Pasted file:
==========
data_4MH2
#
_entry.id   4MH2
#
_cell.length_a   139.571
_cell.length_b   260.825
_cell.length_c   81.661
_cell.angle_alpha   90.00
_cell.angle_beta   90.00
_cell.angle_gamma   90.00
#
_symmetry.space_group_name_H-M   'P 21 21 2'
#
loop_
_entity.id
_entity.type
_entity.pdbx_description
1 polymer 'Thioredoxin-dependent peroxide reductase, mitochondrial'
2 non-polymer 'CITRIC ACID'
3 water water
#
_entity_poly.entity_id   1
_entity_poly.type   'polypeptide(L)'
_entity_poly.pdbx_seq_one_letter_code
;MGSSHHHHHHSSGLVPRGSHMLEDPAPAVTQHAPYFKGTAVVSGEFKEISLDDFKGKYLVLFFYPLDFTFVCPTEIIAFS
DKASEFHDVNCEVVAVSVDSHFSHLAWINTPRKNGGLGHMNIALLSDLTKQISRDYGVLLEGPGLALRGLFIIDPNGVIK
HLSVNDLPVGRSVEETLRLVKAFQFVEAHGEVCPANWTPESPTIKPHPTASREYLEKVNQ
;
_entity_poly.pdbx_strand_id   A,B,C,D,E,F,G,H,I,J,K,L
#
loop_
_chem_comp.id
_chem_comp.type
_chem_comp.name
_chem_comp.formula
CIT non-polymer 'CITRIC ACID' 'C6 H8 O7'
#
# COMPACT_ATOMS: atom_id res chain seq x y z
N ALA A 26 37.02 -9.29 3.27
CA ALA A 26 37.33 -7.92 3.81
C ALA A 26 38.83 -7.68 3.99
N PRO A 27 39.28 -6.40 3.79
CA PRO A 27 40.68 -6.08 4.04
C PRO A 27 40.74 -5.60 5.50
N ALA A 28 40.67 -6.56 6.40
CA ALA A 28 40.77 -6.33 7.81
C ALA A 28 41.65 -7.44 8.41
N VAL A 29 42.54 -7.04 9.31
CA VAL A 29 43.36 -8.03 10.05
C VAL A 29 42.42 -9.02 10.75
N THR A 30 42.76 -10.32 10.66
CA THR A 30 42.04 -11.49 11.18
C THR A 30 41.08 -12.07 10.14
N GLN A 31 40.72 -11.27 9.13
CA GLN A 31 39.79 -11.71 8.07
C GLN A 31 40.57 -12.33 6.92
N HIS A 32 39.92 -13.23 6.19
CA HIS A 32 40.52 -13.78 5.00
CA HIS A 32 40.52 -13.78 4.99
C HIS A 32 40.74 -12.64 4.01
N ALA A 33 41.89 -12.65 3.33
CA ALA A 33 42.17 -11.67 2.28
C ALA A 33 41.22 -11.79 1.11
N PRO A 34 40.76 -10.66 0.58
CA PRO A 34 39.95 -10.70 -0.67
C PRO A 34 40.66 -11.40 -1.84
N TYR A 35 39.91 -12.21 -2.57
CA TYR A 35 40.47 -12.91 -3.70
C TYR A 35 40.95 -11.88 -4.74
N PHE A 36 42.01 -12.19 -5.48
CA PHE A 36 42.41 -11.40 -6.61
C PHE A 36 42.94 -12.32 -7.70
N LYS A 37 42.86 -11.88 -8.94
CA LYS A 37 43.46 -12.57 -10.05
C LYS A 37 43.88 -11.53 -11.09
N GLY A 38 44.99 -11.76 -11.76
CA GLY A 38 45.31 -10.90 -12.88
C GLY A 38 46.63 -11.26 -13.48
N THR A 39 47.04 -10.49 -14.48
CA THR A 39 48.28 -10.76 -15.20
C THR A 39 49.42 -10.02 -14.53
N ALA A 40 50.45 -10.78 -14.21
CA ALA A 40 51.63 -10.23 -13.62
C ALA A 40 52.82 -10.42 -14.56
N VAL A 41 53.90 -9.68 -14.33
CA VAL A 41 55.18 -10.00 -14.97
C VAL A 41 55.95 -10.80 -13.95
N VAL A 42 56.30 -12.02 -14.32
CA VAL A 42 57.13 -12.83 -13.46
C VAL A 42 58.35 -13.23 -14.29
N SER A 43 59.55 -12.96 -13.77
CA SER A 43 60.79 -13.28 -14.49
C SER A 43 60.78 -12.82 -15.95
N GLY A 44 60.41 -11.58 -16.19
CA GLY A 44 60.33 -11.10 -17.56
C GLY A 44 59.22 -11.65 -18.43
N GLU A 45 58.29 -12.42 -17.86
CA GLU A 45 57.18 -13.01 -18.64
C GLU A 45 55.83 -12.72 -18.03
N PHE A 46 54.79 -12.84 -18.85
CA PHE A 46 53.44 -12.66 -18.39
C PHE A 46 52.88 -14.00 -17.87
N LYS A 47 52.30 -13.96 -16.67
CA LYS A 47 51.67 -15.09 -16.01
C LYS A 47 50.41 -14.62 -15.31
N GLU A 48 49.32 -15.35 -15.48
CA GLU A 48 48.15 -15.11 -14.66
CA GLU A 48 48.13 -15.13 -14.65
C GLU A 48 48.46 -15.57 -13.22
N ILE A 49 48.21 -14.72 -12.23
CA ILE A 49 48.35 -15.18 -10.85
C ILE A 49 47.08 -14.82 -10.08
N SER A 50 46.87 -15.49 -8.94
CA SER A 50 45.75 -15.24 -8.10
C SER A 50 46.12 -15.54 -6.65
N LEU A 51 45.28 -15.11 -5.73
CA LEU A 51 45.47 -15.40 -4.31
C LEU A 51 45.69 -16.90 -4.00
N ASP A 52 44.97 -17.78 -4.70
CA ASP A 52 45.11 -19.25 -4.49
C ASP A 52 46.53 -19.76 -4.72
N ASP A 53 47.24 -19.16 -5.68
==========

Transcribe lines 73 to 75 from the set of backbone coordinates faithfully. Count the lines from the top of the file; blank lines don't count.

N LYS A 37 42.86 -11.88 -8.94
CA LYS A 37 43.46 -12.57 -10.05
C LYS A 37 43.88 -11.53 -11.09